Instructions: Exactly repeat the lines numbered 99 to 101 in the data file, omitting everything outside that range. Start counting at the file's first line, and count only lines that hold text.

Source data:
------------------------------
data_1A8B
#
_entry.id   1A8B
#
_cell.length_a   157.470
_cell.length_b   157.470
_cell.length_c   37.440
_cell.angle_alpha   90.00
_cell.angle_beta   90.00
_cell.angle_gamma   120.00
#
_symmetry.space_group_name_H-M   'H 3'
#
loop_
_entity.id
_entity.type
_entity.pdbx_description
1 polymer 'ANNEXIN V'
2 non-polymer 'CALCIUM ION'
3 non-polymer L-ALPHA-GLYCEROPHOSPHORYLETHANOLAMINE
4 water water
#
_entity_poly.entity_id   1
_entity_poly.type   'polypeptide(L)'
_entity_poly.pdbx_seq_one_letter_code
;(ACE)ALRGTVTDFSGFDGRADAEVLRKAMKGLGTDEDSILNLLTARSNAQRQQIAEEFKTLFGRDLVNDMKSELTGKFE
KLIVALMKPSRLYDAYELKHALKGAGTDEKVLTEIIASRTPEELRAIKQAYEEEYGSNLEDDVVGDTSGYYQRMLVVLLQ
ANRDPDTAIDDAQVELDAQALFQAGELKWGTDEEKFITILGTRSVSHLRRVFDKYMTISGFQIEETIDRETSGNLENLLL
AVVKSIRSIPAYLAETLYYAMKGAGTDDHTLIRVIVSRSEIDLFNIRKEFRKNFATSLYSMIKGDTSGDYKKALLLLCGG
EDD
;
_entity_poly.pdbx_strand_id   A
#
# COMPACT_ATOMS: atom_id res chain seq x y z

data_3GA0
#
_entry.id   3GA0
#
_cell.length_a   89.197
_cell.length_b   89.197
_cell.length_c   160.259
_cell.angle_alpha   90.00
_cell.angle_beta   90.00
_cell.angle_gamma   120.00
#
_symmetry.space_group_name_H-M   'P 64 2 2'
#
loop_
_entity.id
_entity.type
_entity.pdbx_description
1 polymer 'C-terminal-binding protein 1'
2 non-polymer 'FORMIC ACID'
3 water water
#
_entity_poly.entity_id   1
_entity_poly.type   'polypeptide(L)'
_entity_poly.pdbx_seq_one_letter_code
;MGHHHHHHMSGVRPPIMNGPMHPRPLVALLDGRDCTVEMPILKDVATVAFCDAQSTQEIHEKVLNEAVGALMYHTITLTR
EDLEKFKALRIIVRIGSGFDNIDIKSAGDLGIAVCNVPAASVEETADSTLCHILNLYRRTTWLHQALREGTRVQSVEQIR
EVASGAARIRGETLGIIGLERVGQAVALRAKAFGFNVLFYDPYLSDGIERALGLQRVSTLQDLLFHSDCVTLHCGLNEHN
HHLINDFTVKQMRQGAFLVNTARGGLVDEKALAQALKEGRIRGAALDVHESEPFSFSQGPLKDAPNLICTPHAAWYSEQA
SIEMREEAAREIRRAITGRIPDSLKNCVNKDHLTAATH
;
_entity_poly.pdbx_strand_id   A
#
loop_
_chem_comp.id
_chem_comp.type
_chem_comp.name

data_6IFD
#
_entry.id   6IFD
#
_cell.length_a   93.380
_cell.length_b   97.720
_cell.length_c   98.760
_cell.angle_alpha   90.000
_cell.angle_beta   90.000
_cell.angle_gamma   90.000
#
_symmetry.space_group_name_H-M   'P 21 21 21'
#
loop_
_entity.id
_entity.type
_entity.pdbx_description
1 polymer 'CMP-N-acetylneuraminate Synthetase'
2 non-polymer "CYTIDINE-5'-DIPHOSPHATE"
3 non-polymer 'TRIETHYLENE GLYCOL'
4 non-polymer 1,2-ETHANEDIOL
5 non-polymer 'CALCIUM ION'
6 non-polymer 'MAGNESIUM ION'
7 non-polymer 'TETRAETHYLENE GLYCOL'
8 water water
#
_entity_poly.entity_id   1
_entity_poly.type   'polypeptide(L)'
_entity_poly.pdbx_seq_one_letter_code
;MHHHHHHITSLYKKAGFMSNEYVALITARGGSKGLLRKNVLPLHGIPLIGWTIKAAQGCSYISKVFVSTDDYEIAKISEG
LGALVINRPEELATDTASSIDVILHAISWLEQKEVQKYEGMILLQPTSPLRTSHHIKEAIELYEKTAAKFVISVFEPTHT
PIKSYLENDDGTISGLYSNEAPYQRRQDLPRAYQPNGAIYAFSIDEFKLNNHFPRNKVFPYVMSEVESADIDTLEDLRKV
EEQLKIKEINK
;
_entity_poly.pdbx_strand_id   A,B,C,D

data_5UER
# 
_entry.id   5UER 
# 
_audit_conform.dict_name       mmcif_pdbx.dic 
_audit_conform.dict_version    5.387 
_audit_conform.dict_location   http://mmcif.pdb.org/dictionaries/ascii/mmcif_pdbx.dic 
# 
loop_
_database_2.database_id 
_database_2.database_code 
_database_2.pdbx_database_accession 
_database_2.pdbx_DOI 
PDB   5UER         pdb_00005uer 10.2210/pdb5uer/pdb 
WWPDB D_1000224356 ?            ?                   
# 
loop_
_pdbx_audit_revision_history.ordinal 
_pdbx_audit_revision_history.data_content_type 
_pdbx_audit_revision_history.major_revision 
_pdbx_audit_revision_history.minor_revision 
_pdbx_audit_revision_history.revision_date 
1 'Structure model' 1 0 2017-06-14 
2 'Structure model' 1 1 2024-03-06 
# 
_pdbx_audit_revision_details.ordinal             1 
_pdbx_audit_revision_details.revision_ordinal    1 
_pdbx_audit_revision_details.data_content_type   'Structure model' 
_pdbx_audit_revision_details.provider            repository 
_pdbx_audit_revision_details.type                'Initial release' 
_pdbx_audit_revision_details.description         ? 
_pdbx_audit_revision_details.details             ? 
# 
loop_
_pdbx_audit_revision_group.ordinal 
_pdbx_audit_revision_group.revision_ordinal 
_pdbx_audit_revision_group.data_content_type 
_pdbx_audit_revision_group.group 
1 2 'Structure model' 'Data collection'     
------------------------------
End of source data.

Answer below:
_entity_poly.pdbx_seq_one_letter_code
;MHHHHHHITSLYKKAGFMSNEYVALITARGGSKGLLRKNVLPLHGIPLIGWTIKAAQGCSYISKVFVSTDDYEIAKISEG
LGALVINRPEELATDTASSIDVILHAISWLEQKEVQKYEGMILLQPTSPLRTSHHIKEAIELYEKTAAKFVISVFEPTHT